Goal: When you have finished this laboratory exercise you will understand
- how to measure rheological properties of foods
and you will learn
- the use of a rheometer to measure rheological properties
- the influence of temperature on rheological properties
Rheological properties are routinely measured in the food industry to design food processes, processing equipment, and quality control.
A number of different instruments are used, each with its own advantages and constraints. One of the common instruments used to measure rheological properties is a coaxial rheometer. This instrument is well suited for Newtonian and non-Newtonian liquids such as milk, fruit juices, ketchup, tomato paste, and fruit concentrates.
In a co-axial rheometer, a rotor revolves in a cylindrical cup. The liquid sample is in the annular space between the rotor and the cylindrical cup. The rheological properties of the liquid influence the torque required to rotate the rotor.
For a laboratory experiment, we use a rheometer and a sample of pudding. The following steps are used:
1) Using a syringe dispenser, extract a sample of pudding.
2) Empty the pudding sample in the cylindrical cup.
3) Lower the rotor in the sample.
4) Program rotor to rotate at desired speed.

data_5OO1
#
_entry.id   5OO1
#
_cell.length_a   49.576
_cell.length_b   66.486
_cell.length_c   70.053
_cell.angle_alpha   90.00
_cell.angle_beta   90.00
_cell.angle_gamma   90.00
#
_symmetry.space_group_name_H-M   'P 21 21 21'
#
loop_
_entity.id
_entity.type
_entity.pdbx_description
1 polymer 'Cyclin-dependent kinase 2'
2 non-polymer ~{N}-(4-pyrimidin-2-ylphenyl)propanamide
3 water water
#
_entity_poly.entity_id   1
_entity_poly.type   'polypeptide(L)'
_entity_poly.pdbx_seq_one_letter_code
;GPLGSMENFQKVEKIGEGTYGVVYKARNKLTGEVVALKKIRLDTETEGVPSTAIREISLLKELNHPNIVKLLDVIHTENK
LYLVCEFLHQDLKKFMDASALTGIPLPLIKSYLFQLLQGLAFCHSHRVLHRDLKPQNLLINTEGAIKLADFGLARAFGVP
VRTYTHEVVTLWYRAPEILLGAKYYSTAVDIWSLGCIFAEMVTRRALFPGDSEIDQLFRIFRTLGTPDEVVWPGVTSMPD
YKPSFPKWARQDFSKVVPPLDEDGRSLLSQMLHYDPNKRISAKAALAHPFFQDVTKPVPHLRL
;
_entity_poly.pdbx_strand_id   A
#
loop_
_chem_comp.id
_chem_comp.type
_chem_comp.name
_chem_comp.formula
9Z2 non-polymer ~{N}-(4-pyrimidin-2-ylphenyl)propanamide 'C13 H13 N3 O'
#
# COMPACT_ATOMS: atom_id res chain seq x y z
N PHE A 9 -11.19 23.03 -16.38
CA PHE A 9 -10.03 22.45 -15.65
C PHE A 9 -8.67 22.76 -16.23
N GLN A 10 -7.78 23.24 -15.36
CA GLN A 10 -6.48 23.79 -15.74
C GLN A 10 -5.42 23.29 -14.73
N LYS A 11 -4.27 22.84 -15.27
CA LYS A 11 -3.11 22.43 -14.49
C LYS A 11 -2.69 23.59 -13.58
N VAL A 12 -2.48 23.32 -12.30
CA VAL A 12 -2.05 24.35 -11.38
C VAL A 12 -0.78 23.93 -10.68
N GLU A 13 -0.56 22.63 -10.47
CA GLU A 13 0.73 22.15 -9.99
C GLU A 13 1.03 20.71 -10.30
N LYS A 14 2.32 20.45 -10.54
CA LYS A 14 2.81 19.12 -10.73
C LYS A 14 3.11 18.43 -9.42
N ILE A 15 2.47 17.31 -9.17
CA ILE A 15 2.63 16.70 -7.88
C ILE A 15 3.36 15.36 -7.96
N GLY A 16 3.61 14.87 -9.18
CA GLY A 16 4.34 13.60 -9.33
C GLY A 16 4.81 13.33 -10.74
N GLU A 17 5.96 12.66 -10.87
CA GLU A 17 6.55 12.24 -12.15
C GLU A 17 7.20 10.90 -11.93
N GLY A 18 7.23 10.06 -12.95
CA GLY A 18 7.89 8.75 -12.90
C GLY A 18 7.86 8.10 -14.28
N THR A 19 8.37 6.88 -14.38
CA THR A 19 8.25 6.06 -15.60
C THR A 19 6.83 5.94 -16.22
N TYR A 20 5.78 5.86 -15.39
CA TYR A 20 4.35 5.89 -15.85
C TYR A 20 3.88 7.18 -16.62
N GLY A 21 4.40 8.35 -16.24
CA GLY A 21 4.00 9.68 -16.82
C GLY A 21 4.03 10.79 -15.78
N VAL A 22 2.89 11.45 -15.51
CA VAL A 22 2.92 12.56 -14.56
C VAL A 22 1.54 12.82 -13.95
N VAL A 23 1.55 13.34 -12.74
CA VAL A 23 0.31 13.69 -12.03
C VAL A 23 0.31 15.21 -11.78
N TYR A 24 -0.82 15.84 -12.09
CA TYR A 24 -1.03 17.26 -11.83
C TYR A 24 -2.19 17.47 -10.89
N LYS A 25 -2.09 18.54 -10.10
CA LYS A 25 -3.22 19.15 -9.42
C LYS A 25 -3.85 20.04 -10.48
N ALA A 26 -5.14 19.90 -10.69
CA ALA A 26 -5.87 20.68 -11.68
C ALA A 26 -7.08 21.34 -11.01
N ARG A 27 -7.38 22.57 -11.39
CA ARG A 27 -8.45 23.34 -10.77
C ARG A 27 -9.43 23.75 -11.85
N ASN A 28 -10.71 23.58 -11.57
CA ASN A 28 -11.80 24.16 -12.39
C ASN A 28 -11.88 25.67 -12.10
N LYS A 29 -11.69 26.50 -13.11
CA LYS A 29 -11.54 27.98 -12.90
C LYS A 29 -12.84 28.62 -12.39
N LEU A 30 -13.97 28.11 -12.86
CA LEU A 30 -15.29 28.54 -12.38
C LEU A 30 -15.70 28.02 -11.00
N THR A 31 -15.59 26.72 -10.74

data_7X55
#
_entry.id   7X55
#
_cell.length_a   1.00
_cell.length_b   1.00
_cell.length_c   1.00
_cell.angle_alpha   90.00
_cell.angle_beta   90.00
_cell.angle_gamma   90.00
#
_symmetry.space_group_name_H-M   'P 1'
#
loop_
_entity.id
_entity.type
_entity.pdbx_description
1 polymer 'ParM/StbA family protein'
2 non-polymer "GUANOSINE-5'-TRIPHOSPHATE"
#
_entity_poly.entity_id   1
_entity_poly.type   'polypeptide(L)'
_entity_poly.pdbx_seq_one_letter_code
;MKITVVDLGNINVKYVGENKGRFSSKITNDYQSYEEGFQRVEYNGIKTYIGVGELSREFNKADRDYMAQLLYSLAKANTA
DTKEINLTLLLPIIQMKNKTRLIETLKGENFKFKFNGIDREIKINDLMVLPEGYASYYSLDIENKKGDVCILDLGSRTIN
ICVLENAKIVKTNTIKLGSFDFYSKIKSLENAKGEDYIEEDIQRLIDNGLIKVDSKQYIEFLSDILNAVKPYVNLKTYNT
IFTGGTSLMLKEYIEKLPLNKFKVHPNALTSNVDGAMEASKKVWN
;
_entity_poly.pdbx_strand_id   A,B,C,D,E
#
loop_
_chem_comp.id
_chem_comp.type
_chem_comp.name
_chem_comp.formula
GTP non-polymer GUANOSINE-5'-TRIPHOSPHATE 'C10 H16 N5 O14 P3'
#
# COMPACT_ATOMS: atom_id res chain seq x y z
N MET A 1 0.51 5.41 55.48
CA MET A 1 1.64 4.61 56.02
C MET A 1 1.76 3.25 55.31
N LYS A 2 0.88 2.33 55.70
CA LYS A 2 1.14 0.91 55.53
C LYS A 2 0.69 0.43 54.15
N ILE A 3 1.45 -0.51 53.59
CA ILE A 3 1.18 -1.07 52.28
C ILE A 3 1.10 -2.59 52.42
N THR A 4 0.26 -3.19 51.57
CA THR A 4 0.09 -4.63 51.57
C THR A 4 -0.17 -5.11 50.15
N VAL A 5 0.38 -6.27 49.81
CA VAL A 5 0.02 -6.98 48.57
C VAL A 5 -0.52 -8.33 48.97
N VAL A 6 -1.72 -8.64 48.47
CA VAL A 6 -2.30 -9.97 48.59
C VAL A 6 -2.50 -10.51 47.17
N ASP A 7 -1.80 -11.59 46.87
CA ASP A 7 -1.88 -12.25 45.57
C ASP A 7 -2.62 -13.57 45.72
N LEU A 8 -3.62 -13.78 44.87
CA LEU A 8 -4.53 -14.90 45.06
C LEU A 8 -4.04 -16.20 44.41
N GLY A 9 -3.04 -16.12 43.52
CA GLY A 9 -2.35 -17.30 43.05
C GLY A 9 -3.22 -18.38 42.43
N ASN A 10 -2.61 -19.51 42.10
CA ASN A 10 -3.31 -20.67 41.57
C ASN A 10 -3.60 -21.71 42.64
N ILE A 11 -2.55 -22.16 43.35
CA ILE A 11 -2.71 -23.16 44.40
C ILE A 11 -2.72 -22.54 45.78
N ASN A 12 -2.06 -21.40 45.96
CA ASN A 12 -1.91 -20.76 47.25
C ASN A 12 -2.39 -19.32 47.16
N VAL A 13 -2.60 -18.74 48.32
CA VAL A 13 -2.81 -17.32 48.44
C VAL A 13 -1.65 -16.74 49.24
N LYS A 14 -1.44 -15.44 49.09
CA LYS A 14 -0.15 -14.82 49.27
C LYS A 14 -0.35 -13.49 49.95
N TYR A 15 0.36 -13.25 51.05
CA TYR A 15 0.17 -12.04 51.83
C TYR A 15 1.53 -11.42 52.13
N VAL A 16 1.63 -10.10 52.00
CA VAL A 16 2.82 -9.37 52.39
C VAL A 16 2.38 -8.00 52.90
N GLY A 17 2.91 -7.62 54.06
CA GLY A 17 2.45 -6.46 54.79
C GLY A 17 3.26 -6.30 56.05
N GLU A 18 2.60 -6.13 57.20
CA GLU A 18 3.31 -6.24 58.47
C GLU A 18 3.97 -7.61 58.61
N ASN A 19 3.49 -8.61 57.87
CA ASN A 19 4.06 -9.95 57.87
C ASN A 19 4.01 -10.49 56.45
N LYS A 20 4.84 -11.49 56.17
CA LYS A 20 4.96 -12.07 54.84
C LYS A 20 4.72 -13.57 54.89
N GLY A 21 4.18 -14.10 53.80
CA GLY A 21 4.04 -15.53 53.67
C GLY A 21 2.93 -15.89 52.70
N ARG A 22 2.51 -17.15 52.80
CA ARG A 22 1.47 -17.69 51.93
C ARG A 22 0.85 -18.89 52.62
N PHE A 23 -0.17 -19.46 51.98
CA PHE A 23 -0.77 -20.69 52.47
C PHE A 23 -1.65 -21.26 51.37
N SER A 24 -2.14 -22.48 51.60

5) Record the shear stress generated at different shear rates.
6) Analyze the shear viscosity vs. shear rate data to calculate the rheological properties.
In a virtual experiment you will be able to select any temperature between 5oC and 35oC. The shear stress vs. shear rate will be plotted and saved in a spreadsheet.
The flow characteristics of non-Newtonian fluids can be generally described by the Herschel-Bulkley model.
where k is the consistency coefficient, n is the flow behavior index, and σ0 is the yield stress.
A rheometer is used to gather shear stress vs. shear rate data. Using the Herschel-Bulkley model, rheological parameters (σ0, k and n) are calculated using data obtained with the rheometer.
1) Herschel-Bulkley model is a general equation useful to describe rheological properties of liquid foods.
The Herschel-Bulkley model is rewritten as follows.
2) For given values of Ea, R and T, we can determine σ0 using the following equation obtained for vanilla pudding.
where T is in Kelvin
3) Using the equation for vanilla pudding, determine σ0 as shown in cell B4. Using calculated vallues of σ0, create columns of ln(σ - σ0) and ln(dv/dy) on the spreadsheet.
Plot ln(σ - σ0) vs. ln(dv/dy) and use Trend line to determine slope and intercept.
4) The slope gives the flow behavior index, n.
5) The consistency coefficient, K, is obtained from the intercept.
- Discuss how K and n values change with temperature for vanilla pudding.
- What is the influence of temperature on the K and n values
- Saravacos, G.D. and Kostaropoulos, A.E. (1996). Engineering properties in food properties simulation. Computers and Chemical Engineering. 20:S461-S466.
- Singh, R.P. and Heldman, D.R. (2009). "Introduction to Food Engineering," 4th ed., Academic Press, London.
- Steffe, J.f. (1996) "Rheological Methods in Food Process Engineering," 2nd ed., Freeman Press, E. Lansing.